“The convention prohibits looting, theft, vandalism and reprisals against cultural property,” Goodman writes. “Importantly, it also forbids the export of cultural property from occupied territories and makes provision for the return of objects deposited with third-party territories for safekeeping during conflict.” Goodman points out that the UK is “one of the only Western powers not to have ratified the convention”. Goodman’s comments echo similar advice given by The Art Newspaper’s editor Jane Morris in a prompt from the BBC. “We really ought to [ratify] the Hague Convention,” she told the news service last week. “It’s something the DCMS [Department of Culture, Media and Sport] could take a lead on, in tandem with the Foreign Office.
Let’s hope so. Rupert Christiansen, writing in The Telegraph pulls no punches when he says –
You [Sajid Javid] appear to be very much a money man, with a background in banking, and there is nothing – forgive me if I am mistaken – in your curriculum vitae to suggest that you have any prior interest in or knowledge of the bulging arts folder in your ministerial brief.
I don’t imagine you much relish grappling with its contents. The arts are a running sore and constant irritant for every government. Your predecessors have generally been excoriated and mocked by the chattering classes and liberal media for their failure to understand or value their mysteries, and you will already have been warned to expect heckling and rotten tomatoes when the next round of Arts Council grants are announced in the summer.
You will also have to confront some of the most forcefully intelligent, sharply articulate and widely respected people in contemporary public life – Sir Nicholas Serota of Tate, Sir Neil McGregor of the British Museum, Sir Nicholas Hytner of the National Theatre, for instance – and I would advise you not to under-estimate them, not least as they command much more instinctive sympathy from the press than you will ever do.
The Hague Convention for the Protection of Cultural Property in the Event of Armed Conflict was signed 60 years ago next month (14 May 1954). With the exception Andorra, Ireland, Philippines and the UK every other country has ratified the convention.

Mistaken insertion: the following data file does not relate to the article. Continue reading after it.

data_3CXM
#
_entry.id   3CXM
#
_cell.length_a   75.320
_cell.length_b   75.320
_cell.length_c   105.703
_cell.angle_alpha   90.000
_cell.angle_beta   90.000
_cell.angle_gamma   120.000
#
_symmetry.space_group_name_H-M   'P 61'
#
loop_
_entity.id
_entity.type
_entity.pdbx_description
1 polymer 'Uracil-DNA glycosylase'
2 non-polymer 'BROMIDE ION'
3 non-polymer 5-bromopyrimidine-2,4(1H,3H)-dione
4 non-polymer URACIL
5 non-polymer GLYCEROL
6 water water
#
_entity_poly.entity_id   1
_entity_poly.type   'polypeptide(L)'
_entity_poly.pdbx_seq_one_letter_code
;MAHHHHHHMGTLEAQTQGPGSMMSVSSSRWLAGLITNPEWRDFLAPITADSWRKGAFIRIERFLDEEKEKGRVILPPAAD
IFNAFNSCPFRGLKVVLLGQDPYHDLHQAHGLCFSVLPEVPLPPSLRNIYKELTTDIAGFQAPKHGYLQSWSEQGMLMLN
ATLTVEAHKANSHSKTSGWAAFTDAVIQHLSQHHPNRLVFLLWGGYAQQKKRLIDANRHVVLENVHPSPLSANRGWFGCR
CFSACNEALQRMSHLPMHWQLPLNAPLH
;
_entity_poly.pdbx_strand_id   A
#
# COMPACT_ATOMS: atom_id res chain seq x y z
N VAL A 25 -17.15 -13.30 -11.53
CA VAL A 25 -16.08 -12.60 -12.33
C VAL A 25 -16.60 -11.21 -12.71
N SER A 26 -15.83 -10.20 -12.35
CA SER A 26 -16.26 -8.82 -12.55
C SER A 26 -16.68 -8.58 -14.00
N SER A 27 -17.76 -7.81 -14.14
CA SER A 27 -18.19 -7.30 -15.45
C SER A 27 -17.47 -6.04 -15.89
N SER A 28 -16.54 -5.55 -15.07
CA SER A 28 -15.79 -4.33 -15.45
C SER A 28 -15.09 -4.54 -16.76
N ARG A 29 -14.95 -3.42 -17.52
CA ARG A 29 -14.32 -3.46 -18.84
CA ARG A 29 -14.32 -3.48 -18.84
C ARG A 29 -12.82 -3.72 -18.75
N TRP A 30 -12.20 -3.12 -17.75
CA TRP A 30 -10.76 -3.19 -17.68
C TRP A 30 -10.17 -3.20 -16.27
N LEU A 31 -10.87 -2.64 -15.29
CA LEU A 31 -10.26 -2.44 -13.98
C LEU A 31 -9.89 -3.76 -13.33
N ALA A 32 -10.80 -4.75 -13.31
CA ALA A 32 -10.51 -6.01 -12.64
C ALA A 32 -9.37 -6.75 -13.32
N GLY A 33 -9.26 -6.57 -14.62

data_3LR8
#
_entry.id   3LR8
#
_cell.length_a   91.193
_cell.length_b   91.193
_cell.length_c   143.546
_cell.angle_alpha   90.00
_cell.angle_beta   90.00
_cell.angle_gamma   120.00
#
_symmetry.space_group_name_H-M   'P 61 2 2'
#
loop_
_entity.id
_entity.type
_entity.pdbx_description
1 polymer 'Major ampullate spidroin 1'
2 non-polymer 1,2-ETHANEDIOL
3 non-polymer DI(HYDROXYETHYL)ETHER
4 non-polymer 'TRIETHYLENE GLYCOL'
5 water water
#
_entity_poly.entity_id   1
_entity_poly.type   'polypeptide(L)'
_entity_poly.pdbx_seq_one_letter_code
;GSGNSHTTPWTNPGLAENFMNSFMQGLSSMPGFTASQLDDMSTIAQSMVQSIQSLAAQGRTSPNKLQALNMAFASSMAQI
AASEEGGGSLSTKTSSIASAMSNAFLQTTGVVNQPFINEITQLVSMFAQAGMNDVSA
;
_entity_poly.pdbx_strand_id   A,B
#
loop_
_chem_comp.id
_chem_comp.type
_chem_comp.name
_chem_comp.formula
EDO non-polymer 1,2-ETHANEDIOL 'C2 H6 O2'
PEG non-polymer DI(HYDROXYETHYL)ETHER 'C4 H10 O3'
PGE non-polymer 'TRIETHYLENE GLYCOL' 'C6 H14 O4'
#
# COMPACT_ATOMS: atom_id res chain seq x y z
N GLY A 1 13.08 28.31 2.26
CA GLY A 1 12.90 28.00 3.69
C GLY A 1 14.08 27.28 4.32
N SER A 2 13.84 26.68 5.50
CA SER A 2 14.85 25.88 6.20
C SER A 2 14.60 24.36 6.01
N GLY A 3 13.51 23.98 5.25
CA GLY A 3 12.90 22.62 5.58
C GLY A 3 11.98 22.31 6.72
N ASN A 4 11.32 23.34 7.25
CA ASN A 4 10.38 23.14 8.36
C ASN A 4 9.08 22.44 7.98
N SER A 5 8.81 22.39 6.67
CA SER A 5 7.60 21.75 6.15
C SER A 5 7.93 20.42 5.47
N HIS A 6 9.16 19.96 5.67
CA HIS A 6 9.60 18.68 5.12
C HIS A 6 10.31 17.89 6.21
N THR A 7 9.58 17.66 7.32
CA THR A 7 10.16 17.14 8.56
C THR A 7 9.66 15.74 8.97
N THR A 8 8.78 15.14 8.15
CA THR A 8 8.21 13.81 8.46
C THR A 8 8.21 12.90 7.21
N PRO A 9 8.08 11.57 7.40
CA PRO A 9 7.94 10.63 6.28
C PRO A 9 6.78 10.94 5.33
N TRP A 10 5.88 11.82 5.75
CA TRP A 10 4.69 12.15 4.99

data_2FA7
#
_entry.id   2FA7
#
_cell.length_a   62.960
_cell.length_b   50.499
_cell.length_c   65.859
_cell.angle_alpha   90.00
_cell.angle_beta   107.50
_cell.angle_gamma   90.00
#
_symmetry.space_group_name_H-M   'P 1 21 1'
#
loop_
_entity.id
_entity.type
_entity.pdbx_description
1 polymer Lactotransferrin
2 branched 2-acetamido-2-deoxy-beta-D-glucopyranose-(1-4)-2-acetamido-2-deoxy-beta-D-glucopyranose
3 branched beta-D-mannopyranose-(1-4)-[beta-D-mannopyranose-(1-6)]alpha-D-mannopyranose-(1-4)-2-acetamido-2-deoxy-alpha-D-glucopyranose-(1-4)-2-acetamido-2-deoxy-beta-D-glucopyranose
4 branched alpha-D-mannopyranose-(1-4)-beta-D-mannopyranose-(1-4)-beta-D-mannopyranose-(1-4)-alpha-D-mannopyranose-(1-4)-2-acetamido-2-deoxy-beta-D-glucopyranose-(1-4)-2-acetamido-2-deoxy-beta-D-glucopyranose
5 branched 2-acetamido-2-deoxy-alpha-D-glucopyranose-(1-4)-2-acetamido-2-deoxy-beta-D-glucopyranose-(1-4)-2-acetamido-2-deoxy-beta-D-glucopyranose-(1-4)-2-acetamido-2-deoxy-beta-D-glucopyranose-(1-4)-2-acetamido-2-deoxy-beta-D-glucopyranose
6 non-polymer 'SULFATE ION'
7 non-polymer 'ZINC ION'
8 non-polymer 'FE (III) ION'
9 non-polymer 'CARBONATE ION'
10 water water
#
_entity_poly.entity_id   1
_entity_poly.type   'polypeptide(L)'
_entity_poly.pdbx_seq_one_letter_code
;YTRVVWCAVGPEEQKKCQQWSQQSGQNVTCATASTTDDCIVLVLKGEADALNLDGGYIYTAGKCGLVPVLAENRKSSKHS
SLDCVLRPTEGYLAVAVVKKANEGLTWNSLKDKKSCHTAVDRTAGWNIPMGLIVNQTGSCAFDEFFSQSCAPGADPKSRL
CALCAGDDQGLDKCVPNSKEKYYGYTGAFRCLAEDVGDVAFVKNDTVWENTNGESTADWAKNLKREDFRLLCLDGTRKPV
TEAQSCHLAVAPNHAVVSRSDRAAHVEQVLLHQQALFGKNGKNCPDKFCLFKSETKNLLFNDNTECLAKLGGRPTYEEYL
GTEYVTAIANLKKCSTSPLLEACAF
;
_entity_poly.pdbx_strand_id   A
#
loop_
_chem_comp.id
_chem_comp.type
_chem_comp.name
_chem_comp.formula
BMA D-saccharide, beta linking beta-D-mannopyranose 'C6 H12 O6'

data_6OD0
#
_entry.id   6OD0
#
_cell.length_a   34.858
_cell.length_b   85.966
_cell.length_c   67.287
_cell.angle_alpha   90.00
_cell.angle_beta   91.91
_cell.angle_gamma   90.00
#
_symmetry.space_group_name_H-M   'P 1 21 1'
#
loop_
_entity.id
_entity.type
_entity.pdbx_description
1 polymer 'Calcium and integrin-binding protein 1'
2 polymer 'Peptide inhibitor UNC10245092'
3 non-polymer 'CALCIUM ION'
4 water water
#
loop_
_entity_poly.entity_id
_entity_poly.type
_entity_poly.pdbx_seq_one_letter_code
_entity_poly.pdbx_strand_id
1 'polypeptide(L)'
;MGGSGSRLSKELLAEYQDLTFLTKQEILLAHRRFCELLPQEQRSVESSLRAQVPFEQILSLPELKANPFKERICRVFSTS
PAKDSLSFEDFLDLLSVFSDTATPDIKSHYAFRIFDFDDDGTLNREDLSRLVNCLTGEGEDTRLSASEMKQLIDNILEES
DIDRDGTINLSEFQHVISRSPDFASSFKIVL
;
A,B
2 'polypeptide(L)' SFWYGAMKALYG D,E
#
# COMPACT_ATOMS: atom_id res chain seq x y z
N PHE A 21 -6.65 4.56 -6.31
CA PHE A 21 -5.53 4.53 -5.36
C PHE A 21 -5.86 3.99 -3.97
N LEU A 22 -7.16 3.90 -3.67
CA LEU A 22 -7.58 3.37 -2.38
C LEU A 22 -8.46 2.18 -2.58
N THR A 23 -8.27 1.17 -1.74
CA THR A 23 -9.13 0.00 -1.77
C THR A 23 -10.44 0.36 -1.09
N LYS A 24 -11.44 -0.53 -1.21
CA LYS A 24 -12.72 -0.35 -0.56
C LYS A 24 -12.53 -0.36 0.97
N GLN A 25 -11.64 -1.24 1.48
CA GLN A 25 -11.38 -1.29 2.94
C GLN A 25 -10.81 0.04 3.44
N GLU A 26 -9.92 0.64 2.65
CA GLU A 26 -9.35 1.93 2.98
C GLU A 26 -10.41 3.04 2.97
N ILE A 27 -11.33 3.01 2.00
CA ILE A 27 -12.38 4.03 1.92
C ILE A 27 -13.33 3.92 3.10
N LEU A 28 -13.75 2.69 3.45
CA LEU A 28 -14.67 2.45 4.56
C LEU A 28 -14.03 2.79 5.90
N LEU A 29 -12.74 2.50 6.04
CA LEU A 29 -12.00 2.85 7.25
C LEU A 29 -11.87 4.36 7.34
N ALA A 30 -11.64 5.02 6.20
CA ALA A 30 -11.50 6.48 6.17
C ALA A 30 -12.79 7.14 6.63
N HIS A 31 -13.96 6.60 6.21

The Arts Newspaper feature here. The Telegraph article here.

Ed Mooney Photography

Untitled Coolbanagher Castle via Google Street Veiw

Please forgive me for this post as I may rant quite a bit. Words cannot describe how angry this has made me. On 24th Febuary 2014 after suffering damage during a storm 10 days earlier, Coolbanagher Castle  an early Medieval Tower Hall, built in the early 13th century was completely demolished. Many of you will already know how passionate I am about the preservation of these sites, in fact one of the main factors which influenced my photography was to preserve in images as many sites as possible. Unfortunately I never got to shoot the castle whilst it was still standing, so I guess this is the first casualty in my quest. The reason I have not written about this sad turn of events sooner was because I wanted to see the site for myself, and what a sad sight it is. The entire…

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Reconstruction, by Ian Dennis, of the Whitehawk Camp causewayed enclosure in (circa) 3,600bce
Reproduced from Whittle, Healy and Bayliss 2011; fig. 1.3
CAA, UCL Institute of Archaeology announces that the Whitehawk Camp Community Archaeology Project has won Heritage Lottery Fund support for an exciting community archaeology project based in Brighton, East Sussex, England –
The Whitehawk Camp partnership, formed of the Centre for Applied Archaeology (University College London), Brighton & Hove City Council and Brighton and Hove Archaeological Society, has received £99,300 from the Heritage Lottery Fund for an exciting community archaeology project based in Brighton, East Sussex.
The project will focus on Whitehawk Camp and the collection of objects excavated from the site in the 1920s and 1930s. This 5,500 year old Stone Age monument (a Neolithic Causewayed Enclosure) on Whitehawk Hill in Brighton, East Sussex is a rare type of ritual monument (predating Stonehenge by around 500 years) and marks the emergence of Britain’s first farming communities. The people who built Whitehawk Camp were Brighton’s first residents!